Vintage 1974 MechaGodzilla Action Figure!
Once again, I am going to reach into my seemingly endless store of treasured movie-going memories to tell you about watching the 1998 remake of Godzilla. Yes, I know this review is about the 2014 remake…stick with me. You can’t imagine how excited I was for Godzilla 1998. Despite disturbing rumors about the creature designs, I had high hopes for this movie. Perhaps Godzilla would even eat Matthew Broderick, whom I’ve hated with an unholy passion since Ferris Bueller’s Day Off.
To commemorate what was sure to be a wonderful evening, I smuggled my Godzilla action figure (not pictured above) into the theater to watch the movie with me. This upset my roommate, who seemed to think it would ruin his chance to impress the girls in the seats next to us. How could he be thinking about girls? This was Godzilla!
Anyway, Godzilla 1998 was utter shit.
This is to say that I went into the 2014 remake of Godzilla with lowered expectations…and I enjoyed it. I give this movie a B. I believe I’ve seen every Godzilla film ever made, so this puts it squarely into the solid category. Not a classic, but pretty good. When I rewatched the movie this morning I had the same impression.
Yes, I enjoyed Godzilla, but that doesn’t meant it’s a very good movie. When our hero, MR. EVERYMAN, saves the child from toppling off the train, I thought there’s the movie’s save-the-cat moment. I wasn’t surprised to learn Godzilla had multiple screenwriters because it has a cut and paste feel.
Most of the movie’s characters are clichés, the peacenik scientist, the nuke-crazy general, the conspiracy theory nut. Our protagonist, MR. EVERYMAN, doesn’t have a personality. MRS. EVERYMAN doesn’t get upset when her husband’s nutso father calls and summons him to Japan. THEIR ADORABLE CHILD is a set-piece. By the way, after Bryan Cranston’s crazy daddy character bites the dust, MRS. EVERYMAN and THEIR ADORABLE CHILD become the movie’s MacGuffin. It’s better than being the hostage object, I guess.
MR. EVERYMAN travels to Japan to help his father. Or perhaps he’s hoping his father will teach him how to have a personality. Or maybe one night of domestic bliss was enough for him. Who knows? To me, this was one of the most unbelievable things about the movie. Bryan Cranston is a grown man, a trespassing offense isn’t all that serious and it’s obvious he doesn’t really give a shit about his son. Plus, he’s crazy.
Here’s the thing about Bryan Cranston’s character: he is nuts. Yes, it turns out that he was right, but that doesn’t mean he’s not nuts. This is the type of person who would walk into a public library and ask to see the government’s secret files on the JFK assassination. Godzilla gets a lot less interesting when he dies and his cardboard cutout son shoulders the load as the movie’s protagonist.
So what did I notice in this viewing of Godzilla? I talked about phallic imagery in Alien. This movie has phallic imagery, also, and some of it is quite disturbing. Example A: the way Godzilla kills the female MUTO is pretty, uhm…yikes.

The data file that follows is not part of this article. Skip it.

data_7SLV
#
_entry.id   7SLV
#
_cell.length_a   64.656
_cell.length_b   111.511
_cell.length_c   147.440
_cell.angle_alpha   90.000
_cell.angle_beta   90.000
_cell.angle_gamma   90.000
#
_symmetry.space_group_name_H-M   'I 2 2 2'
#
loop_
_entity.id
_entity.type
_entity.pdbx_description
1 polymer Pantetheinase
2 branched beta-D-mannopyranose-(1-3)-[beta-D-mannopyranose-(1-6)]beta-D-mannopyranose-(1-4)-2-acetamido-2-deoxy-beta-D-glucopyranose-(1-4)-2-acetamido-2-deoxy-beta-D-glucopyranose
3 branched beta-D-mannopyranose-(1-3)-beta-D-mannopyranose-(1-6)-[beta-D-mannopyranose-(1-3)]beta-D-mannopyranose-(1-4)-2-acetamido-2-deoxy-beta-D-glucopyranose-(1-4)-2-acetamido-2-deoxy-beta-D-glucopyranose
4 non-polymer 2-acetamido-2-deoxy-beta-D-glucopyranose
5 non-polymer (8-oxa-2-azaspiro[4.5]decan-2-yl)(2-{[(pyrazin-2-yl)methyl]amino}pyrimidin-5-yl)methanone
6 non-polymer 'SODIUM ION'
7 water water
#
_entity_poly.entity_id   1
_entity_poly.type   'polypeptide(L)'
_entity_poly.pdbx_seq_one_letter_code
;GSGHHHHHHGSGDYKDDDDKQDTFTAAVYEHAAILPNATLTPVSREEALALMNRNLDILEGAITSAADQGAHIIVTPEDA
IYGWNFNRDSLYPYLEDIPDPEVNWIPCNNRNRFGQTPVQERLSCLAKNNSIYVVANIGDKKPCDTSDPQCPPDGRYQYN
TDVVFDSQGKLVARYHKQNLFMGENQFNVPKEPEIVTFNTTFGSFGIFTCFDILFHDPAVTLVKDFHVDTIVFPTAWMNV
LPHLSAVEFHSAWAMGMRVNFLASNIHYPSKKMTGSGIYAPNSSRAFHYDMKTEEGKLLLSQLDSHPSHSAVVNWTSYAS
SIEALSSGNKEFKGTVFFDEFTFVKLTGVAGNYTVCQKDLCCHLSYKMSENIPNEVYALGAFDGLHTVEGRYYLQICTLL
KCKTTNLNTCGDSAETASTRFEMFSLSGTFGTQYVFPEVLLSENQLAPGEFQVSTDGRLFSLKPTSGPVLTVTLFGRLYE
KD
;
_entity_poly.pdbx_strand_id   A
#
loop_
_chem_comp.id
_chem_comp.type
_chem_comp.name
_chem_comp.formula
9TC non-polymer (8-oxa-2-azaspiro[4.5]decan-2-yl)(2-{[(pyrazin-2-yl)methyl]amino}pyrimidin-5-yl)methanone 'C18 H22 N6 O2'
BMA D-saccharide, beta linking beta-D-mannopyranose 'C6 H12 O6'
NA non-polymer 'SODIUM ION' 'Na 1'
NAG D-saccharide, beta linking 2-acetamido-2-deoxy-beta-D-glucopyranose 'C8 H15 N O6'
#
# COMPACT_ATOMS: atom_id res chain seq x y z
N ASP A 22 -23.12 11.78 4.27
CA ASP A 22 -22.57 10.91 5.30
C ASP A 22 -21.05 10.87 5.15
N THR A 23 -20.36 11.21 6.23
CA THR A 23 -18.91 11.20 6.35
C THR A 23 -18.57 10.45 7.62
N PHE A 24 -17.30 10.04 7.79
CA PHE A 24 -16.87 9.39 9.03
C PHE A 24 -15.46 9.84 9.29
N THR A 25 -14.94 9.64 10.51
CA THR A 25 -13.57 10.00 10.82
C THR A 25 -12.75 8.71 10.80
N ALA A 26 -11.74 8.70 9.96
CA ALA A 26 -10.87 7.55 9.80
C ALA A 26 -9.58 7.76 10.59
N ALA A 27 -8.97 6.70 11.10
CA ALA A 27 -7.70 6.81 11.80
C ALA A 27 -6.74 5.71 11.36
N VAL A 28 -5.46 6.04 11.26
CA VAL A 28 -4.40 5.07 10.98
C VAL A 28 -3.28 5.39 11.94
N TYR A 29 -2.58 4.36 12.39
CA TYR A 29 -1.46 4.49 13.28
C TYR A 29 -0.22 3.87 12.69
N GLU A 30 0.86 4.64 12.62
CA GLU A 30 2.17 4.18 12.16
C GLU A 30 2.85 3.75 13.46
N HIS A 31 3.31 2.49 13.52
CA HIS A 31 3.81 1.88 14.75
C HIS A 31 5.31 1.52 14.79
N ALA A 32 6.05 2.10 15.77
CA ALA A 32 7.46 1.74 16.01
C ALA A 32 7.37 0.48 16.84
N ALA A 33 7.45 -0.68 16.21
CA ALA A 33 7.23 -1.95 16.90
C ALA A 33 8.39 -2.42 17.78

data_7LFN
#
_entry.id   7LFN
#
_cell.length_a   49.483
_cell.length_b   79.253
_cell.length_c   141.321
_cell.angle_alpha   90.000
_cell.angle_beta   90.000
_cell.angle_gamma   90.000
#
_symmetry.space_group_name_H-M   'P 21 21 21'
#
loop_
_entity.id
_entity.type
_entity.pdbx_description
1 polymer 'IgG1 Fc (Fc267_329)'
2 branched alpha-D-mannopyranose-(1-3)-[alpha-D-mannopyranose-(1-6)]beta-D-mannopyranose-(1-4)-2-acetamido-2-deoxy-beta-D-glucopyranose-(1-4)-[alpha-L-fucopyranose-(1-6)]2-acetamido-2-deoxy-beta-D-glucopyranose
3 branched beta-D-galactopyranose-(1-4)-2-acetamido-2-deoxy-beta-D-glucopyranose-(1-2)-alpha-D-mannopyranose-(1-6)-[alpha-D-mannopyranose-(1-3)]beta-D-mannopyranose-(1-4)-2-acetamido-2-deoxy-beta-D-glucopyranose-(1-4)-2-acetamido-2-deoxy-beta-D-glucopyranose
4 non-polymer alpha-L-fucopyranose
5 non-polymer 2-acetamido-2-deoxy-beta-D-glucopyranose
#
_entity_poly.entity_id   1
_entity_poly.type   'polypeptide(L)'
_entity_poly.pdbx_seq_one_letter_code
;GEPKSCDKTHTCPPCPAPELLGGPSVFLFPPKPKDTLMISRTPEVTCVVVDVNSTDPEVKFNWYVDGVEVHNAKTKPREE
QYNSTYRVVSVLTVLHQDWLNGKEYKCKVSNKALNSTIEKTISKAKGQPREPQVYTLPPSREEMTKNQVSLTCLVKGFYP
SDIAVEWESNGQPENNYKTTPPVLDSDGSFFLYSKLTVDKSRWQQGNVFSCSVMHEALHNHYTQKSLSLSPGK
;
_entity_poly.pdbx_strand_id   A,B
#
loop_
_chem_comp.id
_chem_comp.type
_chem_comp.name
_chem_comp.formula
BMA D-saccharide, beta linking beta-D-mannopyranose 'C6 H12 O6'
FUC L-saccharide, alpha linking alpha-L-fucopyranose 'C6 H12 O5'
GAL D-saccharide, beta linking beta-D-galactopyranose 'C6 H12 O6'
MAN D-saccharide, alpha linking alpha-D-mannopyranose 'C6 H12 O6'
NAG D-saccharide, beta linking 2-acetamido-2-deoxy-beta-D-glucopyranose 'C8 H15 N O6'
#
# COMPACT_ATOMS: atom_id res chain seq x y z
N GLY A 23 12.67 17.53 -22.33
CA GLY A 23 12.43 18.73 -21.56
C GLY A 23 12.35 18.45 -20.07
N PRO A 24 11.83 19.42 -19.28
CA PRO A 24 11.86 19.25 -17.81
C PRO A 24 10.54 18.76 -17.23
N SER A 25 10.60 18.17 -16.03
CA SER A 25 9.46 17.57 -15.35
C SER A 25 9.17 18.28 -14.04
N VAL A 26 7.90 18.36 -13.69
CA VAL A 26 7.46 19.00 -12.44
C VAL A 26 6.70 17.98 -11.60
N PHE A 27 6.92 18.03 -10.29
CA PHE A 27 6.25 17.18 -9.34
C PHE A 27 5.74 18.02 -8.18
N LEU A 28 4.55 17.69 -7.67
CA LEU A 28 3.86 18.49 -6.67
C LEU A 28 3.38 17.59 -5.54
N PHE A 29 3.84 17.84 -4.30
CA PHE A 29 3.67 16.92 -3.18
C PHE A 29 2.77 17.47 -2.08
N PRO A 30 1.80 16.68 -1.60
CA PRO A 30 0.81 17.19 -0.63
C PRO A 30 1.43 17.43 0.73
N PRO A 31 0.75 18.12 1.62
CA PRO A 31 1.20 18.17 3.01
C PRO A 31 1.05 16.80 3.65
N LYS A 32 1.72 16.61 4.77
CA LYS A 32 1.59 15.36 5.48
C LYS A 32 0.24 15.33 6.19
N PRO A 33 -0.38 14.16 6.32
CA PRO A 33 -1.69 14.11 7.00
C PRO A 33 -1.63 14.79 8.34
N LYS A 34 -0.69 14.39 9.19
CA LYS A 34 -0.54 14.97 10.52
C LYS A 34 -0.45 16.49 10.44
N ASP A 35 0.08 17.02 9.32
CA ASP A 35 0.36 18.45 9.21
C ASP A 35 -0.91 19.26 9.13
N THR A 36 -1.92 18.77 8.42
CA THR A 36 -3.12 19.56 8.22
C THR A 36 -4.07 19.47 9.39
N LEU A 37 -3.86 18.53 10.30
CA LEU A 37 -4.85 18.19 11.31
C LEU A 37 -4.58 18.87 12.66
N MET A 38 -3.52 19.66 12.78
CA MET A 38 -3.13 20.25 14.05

Abandonment is a recurring theme in Godzilla. Bryan Cranston abandons his wife to die in a nuclear reactor, MR. EVERYMAN abandons his wife and child to go to Japan and the parents in Hawaii abandon their child in the train. The only good husband and parent in this movie is MR. MUTO, who sticks by his woman and gets squashed against a skyscraper for his troubles.
Godzilla is a great-looking movie. Garth Edwards, the director, wears his Steven Spielberg cufflinks on his sleeve, but there are some genuinely riveting scenes. I’m thinking of Hawaii and the San Francisco bridge. My favorite interview with Mr. Edwards features him telling the interviewer to please get out of his personal space in the middle of their chat. This interjection comes out of nowhere, and it’s awesome because it’s so unexpected and he’s so totally sincere.
The fact that the filmmakers don’t show Godzilla much didn’t bother me. I have seen enough Godzilla movies to know that it’s a bad sign when we see the Thunder Lizard in the first five minutes. Usually a half-hour to forty-five minutes into the movie suffices.
I liked the monster designs. The MUTO is obviously a riff on Mothra (there’s even a diagram of a moth at the beginning of the movie), and they resemble the xenomorphs from Alien, but I thought they were well-done. I liked the Godzilla design. I liked his roar. Solid Godzilla fare.
Anyway, I know you all have been waiting for this. Here are my top five Godzilla movies!
- Godzilla v. MechaGodzilla (1974) – vintage MechaGodzilla (pictured above) is my favorite ever action-figure. This movie is great because it features a ten-minute song to summon the heroic monster King Caesar, who awakens and proceeds to get pummeled to jelly by MechaGodzilla.
- Godzilla (1958) – watch the uncut original, not the Raymond Burr remake!
- Ghidorah, The Three-Headed Monster (1964) – this movie features the Monster Summit, when Godzilla, Rodan and Mothra share a conference call before kicking King Ghidorah’s ass off planet Earth.
- Godzilla, Mothra and King Ghidorah: Giant Monsters All-Out Monster Attack (2001) – the best Godzilla movie of the 21st century (so far), this is a must watch!
- Godzilla vs. Biollante (1989)– the Heisei Era of Godzilla cinematography isn’t my favorite and has some real stinkers, but I have a soft spot for this movie because it has an actual plot and attempts to be timely (genetic engineering!). Biollante is actually a Godzilla clone combined with a rose. This could be a great movie, but is hampered by poor effects.